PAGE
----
Not much to go on, I'll admit. It might be a completely different Brian Delaney, but it kind of fits if his work was appearing in the 1980s. If Chris Moore went on to become a book cover illustrator (and an excellent one, I must say), why couldn't Delaney have turned to comics?

Talking of Sci-Fi Art, here's a cover scan that hasn't made the cut. I was looking at a load of Jim Burns artwork last night and picked out a couple of likely examples to use. The image below was one of them—a lovely example of his work from the 1970s but impossible to clean up to the required standard. Still, nothing goes to waste when you've got a blog to fill. If you want to see the picture in all its glory, find yourself a copy of Jim Burns' Lightship. I picked up a copy recently from Book Palace and they have a lot of very good art books going cheap.

One of the images that will make the cut—editor-willing—is another Jim Burns cover that took me four attempts to get right. First attempt in two parts: couldn't quite match the two halves. Tried to patch it with a scan of the spine but couldn't match the colours. Tried scanning it the other way round: didn't work because the creases where you fold a dust jacket around a book pop out like nean striplights. Threw everything away and started again, rescanned the cover in three parts making sure I matched the colours, joined them all together perfectly except—d'oh!—for the quarter inch of the jacket flap that I'd somehow chopped off. Rescanned that (thankfully I hadn't reset the scanner or scanned anything else), merged it with the rest of the scan and... bingo! Two hours of my life gone but a damn fine picture for you to marvel at as a result.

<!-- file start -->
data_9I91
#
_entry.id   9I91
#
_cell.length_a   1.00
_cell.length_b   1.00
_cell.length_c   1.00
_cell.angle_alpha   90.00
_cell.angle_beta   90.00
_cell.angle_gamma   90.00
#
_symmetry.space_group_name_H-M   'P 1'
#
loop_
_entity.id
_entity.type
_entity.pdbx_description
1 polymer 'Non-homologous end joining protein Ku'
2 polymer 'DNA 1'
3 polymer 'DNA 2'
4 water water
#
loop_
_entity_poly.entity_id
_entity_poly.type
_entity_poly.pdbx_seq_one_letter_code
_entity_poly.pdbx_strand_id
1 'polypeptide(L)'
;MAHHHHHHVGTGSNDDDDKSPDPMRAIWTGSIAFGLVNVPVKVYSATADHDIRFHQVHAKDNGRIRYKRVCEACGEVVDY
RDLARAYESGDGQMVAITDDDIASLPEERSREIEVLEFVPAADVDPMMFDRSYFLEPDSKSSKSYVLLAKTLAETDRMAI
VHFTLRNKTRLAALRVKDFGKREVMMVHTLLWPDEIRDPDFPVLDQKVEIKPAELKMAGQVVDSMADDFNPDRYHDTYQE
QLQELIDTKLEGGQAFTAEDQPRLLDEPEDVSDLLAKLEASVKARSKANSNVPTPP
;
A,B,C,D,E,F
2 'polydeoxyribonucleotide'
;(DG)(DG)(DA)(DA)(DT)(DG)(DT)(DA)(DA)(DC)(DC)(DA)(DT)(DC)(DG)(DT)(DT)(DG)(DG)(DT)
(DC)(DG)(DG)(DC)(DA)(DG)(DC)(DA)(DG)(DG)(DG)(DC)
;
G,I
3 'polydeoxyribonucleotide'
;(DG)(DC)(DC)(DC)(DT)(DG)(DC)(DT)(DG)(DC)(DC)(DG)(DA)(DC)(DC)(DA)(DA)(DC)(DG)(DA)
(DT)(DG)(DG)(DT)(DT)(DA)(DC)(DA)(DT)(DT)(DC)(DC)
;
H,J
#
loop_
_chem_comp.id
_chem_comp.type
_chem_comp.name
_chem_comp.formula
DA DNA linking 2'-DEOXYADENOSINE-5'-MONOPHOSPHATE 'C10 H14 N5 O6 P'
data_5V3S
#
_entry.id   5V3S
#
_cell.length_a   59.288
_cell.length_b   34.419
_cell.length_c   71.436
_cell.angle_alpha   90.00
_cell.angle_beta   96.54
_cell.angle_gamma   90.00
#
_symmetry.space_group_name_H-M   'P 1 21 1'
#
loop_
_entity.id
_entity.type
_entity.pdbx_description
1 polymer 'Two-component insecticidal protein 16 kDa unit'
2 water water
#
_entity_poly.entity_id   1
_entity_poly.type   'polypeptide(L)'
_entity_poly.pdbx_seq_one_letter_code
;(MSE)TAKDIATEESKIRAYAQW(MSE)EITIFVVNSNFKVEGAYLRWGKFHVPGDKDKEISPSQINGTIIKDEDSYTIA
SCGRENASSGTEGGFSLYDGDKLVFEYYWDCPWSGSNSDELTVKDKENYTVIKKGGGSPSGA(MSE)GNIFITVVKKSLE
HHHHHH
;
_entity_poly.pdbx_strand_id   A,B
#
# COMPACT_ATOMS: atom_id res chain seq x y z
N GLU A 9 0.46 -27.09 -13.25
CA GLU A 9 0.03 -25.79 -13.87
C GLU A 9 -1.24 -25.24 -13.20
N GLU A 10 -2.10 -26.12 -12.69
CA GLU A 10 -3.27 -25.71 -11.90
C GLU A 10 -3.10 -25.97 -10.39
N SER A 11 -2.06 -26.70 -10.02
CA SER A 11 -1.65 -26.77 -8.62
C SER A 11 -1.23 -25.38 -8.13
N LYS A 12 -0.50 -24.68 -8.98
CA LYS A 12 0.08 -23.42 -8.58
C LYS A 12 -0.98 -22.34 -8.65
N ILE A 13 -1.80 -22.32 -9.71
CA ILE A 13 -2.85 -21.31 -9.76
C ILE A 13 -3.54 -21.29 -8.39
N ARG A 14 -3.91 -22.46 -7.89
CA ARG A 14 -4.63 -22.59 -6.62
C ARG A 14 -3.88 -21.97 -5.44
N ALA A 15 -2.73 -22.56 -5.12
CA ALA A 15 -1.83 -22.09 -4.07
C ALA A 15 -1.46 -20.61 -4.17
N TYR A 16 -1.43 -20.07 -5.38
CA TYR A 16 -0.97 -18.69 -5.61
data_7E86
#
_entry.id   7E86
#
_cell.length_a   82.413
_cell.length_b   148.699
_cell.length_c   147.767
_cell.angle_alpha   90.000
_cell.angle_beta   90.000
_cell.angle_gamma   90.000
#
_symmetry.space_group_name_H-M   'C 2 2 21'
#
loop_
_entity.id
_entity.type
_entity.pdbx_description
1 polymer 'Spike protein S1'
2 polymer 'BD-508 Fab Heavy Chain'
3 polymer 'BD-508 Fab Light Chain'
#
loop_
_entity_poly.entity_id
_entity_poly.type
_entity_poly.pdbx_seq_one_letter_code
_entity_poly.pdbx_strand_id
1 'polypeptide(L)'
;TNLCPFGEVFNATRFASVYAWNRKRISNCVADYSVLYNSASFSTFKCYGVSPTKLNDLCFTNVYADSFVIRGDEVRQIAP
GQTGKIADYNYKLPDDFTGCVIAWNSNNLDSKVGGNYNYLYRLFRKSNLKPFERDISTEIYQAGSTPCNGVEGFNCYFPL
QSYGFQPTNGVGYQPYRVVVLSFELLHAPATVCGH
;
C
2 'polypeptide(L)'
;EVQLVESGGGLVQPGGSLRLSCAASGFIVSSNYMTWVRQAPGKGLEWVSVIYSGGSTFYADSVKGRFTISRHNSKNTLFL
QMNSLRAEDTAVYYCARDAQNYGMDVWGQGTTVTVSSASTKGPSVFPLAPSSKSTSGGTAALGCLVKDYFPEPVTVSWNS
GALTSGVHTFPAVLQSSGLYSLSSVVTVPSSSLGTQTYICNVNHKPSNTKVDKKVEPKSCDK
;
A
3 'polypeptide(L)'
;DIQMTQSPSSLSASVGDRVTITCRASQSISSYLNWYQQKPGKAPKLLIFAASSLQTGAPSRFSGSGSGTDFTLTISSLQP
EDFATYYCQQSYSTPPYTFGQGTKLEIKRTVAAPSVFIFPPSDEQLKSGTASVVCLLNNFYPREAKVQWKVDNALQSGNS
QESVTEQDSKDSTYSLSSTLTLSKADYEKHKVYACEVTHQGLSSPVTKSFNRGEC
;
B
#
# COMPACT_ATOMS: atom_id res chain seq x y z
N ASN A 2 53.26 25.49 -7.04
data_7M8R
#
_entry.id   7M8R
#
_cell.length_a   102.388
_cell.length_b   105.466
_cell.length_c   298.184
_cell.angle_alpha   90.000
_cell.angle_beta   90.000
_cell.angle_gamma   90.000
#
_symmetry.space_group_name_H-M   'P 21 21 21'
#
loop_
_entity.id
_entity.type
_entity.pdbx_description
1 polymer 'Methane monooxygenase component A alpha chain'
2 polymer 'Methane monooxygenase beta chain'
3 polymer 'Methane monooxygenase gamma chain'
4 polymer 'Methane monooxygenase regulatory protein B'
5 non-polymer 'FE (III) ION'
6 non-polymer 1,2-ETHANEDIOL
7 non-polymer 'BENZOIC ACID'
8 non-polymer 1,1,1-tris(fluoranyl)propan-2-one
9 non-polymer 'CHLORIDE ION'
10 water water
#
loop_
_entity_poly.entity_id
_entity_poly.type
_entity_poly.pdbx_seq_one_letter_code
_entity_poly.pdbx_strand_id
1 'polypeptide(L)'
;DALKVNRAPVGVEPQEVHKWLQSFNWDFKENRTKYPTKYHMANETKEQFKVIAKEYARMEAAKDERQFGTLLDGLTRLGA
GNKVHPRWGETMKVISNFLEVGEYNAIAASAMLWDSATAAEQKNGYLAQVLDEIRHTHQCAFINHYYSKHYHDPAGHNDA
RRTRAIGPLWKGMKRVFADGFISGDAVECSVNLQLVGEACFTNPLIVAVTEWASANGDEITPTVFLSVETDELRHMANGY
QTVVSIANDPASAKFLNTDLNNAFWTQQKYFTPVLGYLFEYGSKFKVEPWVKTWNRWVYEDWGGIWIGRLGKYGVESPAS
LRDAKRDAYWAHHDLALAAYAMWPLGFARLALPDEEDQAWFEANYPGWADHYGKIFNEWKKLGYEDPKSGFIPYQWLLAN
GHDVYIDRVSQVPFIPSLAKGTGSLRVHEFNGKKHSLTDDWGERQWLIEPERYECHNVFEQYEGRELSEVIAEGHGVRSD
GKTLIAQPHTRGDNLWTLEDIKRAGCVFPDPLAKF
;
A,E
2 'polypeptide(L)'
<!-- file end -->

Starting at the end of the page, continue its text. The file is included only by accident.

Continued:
I'm trying something new with Bear Alley, namely a rolling news column which you'll find somewhere down the right-hand column. I've been thinking about it for a while as I don't update on news very often and this seems a workable solution. If you spot any newsworthy items, drop me a line and I'll see about including them. I try to keep Bear Alley British-oriented as there are already plenty of very good US news sites (go visit Dirk Deppey's Journalista to see what a proper daily news column should be like ... please don't forget to come back).

That does not mean that Comic Cuts will disappear as there's always bits of news that are worth a link or a comment and I've occasionally got some news of my own to ramble on about. And I get to use up those otherwise unused scans...